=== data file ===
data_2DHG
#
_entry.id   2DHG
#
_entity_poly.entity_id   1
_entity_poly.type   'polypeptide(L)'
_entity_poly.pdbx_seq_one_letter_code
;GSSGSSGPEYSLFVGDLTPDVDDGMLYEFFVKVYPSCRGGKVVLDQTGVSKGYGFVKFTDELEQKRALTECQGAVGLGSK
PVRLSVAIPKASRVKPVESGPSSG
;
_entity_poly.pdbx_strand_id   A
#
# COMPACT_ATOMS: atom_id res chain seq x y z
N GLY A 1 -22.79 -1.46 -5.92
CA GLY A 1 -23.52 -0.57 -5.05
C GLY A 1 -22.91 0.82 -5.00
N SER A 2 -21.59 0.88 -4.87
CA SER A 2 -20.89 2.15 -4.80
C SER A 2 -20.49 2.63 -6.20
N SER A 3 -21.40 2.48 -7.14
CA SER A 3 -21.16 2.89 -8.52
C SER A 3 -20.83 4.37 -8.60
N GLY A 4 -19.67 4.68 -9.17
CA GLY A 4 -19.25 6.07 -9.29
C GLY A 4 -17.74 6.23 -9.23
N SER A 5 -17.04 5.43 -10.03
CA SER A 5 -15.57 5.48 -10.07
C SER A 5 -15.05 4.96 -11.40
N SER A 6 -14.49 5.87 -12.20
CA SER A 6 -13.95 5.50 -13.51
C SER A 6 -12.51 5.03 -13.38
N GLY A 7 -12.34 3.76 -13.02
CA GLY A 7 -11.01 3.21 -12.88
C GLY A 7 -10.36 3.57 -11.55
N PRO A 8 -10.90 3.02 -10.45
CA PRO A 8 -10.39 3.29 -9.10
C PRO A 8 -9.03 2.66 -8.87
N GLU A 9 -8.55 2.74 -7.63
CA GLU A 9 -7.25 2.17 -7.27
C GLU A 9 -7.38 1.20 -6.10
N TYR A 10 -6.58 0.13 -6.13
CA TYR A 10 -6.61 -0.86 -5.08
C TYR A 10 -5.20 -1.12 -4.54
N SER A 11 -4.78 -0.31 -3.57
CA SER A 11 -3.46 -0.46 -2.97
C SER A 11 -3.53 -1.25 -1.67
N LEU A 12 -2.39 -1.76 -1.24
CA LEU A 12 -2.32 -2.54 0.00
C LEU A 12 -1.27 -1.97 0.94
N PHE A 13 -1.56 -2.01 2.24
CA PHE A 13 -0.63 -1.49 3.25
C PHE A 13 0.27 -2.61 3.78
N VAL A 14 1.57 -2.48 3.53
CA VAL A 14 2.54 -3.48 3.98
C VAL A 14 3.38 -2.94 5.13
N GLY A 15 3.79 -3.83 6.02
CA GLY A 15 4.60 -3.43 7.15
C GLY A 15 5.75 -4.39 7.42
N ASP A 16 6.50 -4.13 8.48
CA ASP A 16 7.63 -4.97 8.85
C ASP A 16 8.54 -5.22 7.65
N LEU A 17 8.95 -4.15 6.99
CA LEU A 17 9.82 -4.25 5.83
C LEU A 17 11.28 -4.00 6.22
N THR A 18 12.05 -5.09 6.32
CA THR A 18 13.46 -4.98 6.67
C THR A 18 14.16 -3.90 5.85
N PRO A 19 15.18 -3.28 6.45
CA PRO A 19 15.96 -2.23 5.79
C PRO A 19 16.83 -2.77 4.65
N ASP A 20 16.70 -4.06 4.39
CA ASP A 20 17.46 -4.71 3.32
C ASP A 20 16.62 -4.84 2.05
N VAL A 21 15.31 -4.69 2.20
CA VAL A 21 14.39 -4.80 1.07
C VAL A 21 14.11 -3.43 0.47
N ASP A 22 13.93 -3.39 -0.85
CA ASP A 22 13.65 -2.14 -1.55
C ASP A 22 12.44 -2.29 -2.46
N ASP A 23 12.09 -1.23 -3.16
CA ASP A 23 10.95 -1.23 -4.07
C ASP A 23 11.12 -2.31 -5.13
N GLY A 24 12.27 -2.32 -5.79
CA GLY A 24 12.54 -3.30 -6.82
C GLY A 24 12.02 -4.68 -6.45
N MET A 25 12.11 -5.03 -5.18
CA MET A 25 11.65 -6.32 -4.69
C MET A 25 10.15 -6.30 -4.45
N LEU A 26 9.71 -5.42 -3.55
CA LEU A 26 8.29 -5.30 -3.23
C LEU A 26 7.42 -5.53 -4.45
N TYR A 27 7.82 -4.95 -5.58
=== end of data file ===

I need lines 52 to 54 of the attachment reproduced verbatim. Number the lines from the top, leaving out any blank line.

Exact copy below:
C PHE A 13 0.27 -2.61 3.78
N VAL A 14 1.57 -2.48 3.53
CA VAL A 14 2.54 -3.48 3.98